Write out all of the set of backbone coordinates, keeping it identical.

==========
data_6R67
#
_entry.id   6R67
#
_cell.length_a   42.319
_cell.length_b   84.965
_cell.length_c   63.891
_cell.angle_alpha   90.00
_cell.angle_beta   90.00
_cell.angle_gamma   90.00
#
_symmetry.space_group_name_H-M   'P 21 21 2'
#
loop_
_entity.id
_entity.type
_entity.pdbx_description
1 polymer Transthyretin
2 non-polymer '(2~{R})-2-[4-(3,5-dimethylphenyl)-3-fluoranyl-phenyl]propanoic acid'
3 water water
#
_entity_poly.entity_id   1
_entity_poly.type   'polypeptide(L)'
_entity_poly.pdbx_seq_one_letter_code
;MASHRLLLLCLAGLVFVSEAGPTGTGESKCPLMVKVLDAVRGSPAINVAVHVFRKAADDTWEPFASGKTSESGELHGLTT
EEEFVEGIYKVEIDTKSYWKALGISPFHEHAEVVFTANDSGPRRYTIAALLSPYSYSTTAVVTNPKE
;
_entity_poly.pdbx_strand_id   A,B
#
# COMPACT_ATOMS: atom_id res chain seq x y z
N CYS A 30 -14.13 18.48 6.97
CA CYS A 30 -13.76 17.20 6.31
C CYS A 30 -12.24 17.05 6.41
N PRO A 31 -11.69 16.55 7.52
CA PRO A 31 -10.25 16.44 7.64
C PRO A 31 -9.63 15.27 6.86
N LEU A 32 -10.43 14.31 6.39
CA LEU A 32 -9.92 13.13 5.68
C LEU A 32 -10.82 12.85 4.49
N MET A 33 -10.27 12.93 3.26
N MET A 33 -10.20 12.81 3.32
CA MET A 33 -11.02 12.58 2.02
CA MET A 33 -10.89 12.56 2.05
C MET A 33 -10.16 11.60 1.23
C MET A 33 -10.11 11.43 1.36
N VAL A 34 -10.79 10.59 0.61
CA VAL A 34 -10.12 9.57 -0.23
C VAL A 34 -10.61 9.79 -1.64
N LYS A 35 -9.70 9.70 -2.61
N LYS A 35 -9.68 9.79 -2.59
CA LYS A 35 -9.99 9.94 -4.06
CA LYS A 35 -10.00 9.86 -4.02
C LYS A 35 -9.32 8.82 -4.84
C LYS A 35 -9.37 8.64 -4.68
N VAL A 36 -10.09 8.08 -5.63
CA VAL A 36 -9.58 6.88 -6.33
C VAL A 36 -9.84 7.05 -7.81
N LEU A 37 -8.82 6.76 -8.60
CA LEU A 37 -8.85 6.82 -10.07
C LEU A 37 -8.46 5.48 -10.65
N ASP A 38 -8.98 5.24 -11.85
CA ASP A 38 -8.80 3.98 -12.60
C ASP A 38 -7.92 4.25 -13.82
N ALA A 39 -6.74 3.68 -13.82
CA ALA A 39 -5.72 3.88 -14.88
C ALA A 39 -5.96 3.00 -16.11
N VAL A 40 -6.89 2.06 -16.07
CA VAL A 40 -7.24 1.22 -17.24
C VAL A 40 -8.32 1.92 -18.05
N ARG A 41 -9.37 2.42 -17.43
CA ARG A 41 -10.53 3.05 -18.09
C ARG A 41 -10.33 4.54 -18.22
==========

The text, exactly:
data_6R67
#
_entry.id   6R67
#
_cell.length_a   42.319
_cell.length_b   84.965
_cell.length_c   63.891
_cell.angle_alpha   90.00
_cell.angle_beta   90.00
_cell.angle_gamma   90.00
#
_symmetry.space_group_name_H-M   'P 21 21 2'
#
loop_
_entity.id
_entity.type
_entity.pdbx_description
1 polymer Transthyretin
2 non-polymer '(2~{R})-2-[4-(3,5-dimethylphenyl)-3-fluoranyl-phenyl]propanoic acid'
3 water water
#
_entity_poly.entity_id   1
_entity_poly.type   'polypeptide(L)'
_entity_poly.pdbx_seq_one_letter_code
;MASHRLLLLCLAGLVFVSEAGPTGTGESKCPLMVKVLDAVRGSPAINVAVHVFRKAADDTWEPFASGKTSESGELHGLTT
EEEFVEGIYKVEIDTKSYWKALGISPFHEHAEVVFTANDSGPRRYTIAALLSPYSYSTTAVVTNPKE
;
_entity_poly.pdbx_strand_id   A,B
#
# COMPACT_ATOMS: atom_id res chain seq x y z
N CYS A 30 -14.13 18.48 6.97
CA CYS A 30 -13.76 17.20 6.31
C CYS A 30 -12.24 17.05 6.41
N PRO A 31 -11.69 16.55 7.52
CA PRO A 31 -10.25 16.44 7.64
C PRO A 31 -9.63 15.27 6.86
N LEU A 32 -10.43 14.31 6.39
CA LEU A 32 -9.92 13.13 5.68
C LEU A 32 -10.82 12.85 4.49
N MET A 33 -10.27 12.93 3.26
N MET A 33 -10.20 12.81 3.32
CA MET A 33 -11.02 12.58 2.02
CA MET A 33 -10.89 12.56 2.05
C MET A 33 -10.16 11.60 1.23
C MET A 33 -10.11 11.43 1.36
N VAL A 34 -10.79 10.59 0.61
CA VAL A 34 -10.12 9.57 -0.23
C VAL A 34 -10.61 9.79 -1.64
N LYS A 35 -9.70 9.70 -2.61
N LYS A 35 -9.68 9.79 -2.59
CA LYS A 35 -9.99 9.94 -4.06
CA LYS A 35 -10.00 9.86 -4.02
C LYS A 35 -9.32 8.82 -4.84
C LYS A 35 -9.37 8.64 -4.68
N VAL A 36 -10.09 8.08 -5.63
CA VAL A 36 -9.58 6.88 -6.33
C VAL A 36 -9.84 7.05 -7.81
N LEU A 37 -8.82 6.76 -8.60
CA LEU A 37 -8.85 6.82 -10.07
C LEU A 37 -8.46 5.48 -10.65
N ASP A 38 -8.98 5.24 -11.85
CA ASP A 38 -8.80 3.98 -12.60
C ASP A 38 -7.92 4.25 -13.82
N ALA A 39 -6.74 3.68 -13.82
CA ALA A 39 -5.72 3.88 -14.88
C ALA A 39 -5.96 3.00 -16.11
N VAL A 40 -6.89 2.06 -16.07
CA VAL A 40 -7.24 1.22 -17.24
C VAL A 40 -8.32 1.92 -18.05
N ARG A 41 -9.37 2.42 -17.43
CA ARG A 41 -10.53 3.05 -18.09
C ARG A 41 -10.33 4.54 -18.22